Dipoto’s thoughts on Seattle Mariners’ ‘perplexing power outage’

Jun 8, 2023, 1:26 PM

Seattle Mariners AJ Pollock...

AJ Pollock of the Seattle Mariners strikes out against the Texas Rangers on May 10, 2023. (Steph Chambers/Getty Images)

(Steph Chambers/Getty Images)

The Seattle Mariners showed some life in a 4-1 win over the Padres on Tuesday, but whatever good vibes were in play for that game quickly disappeared Wednesday in a 10-3 loss in San Diego.

Seattle Mariners split in San Diego as Padres bust out to win 10-3

Pitching has been a bit of an issue the last two weeks or so, with Seattle’s starters getting hit early in a handful of losses. That was the case Wednesday with George Kirby allowing 11 hits and five earned runs over just 3 2/3 innings.

The lineup continued to struggle, too, piecing together just four hits in the loss, highlighting again the offensive struggles showcased through the team’s first two-plus months of 2023.

During his Thursday interview with Seattle Sports’ Brock and Salk, Mariners president of baseball operations Jerry Dipoto again discussed his team’s hitting struggles.

“I mean, by far the most perplexing is what has roughly been a power outage up and down our lineup,” Dipoto said.

Dipoto has stressed that when the Mariners are at their best offensively, they take walks and hit home runs. Entering Thursday’s off day, the M’s are just 20th in baseball in homers. Extra base hits in general are an issue for Seattle, which is 18th in doubles and tied for 23rd in triples.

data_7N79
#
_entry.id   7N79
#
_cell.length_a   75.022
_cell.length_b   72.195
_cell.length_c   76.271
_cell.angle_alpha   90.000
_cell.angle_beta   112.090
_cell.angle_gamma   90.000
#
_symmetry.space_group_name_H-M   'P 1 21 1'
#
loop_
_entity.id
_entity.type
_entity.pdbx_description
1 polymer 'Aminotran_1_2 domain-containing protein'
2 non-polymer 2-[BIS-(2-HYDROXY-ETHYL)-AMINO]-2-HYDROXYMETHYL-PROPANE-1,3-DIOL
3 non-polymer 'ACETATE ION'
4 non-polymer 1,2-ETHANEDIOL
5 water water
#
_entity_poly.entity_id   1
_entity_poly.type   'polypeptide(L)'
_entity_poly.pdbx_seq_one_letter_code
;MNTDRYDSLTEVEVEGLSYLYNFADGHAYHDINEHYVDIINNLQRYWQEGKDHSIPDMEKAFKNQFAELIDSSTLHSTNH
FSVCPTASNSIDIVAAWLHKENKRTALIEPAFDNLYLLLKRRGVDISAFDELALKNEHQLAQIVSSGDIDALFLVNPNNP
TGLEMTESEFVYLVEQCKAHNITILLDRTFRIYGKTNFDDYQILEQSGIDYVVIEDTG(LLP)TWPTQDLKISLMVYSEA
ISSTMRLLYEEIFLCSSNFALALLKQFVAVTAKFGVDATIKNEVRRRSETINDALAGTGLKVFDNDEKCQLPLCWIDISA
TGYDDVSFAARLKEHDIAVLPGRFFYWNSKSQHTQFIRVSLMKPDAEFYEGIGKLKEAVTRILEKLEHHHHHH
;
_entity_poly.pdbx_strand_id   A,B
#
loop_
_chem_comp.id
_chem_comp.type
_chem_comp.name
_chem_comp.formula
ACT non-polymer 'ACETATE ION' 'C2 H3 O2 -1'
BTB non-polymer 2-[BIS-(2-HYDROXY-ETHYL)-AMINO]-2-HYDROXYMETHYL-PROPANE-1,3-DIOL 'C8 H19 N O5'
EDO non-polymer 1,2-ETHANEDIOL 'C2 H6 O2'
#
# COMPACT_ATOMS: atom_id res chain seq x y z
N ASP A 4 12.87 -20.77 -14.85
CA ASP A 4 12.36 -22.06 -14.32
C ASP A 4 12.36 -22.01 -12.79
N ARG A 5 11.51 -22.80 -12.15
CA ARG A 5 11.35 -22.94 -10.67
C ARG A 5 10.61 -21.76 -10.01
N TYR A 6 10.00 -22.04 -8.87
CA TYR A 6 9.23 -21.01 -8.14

“We are built to do damage. That’s what our lineup does, that’s what the history of our players says they are going to do, and we just haven’t done that this year,” Dipoto said. “And I wish I could tell you why. But it’s roughly up and down the lineup with almost every hitter out there.”

“The bulk of our players, their strikeout and walk rates are in about the range that you would expect them to be. Some guys are underperforming in one area or another, but by and large what you get from a strikeout-to-walk ratio is not terribly different than what you’d expect,” Dipoto said later. “What’s really off right now with our team is the damage we’re doing, the isolated power. It’s not just homers. When we talk about dominating the zone, we talk about getting into good counts and doing damage when we’re in those counts, whether that is a first pitch fastball to go hit, or a 2-0 or 2-1 count where you can really do some damage. And for virtually every hitter in our lineup, we’ve just struggled to do damage in those counts.”

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So what exactly is the problem?

“I wish I knew. If I knew, we could turn the dial and fix it,” Dipoto said. “And I know it’s it’s been something on the minds of our hitting coach, on (manager Scott Servais), our analysts trying to figure out why, because it’s not just a little off, it’s a lot. It’s been pretty extreme. We’re looking at 25%, 30%, or in some cases 80% declines in isolated power. And I don’t think you can chalk that up to a collective slump. There’s something that just hasn’t been right with our team for most of the season so far.”

Dipoto did say his guess is the issue will “resolve itself,” and that it’s hard to pinpoint a cause of the lineup’s collective struggles since the Mariners’ hitters aren’t “weaker” or dramatically older.

“We’re still one of the younger teams in our league. To see the power dissipate like it has, and with it has gone our ability to consistently score runs because when you’re not hitting the ball for extra-base hits, it’s very hard to score crooked numbers in our league,” he said.

Wong and Pollock

The Mariners’ biggest offseason addition was two-time Silver Slugger outfielder Teoscar Hernández.

The slugging outfielder leads the American League in strikeouts and has overall gotten off to a slow start, but there have been signs of life, such as a .272 average since the start of May.

Two other bats the M’s added this offseason – Kolten Wong and AJ Pollock – have struggled far worse and shown little signs of impact.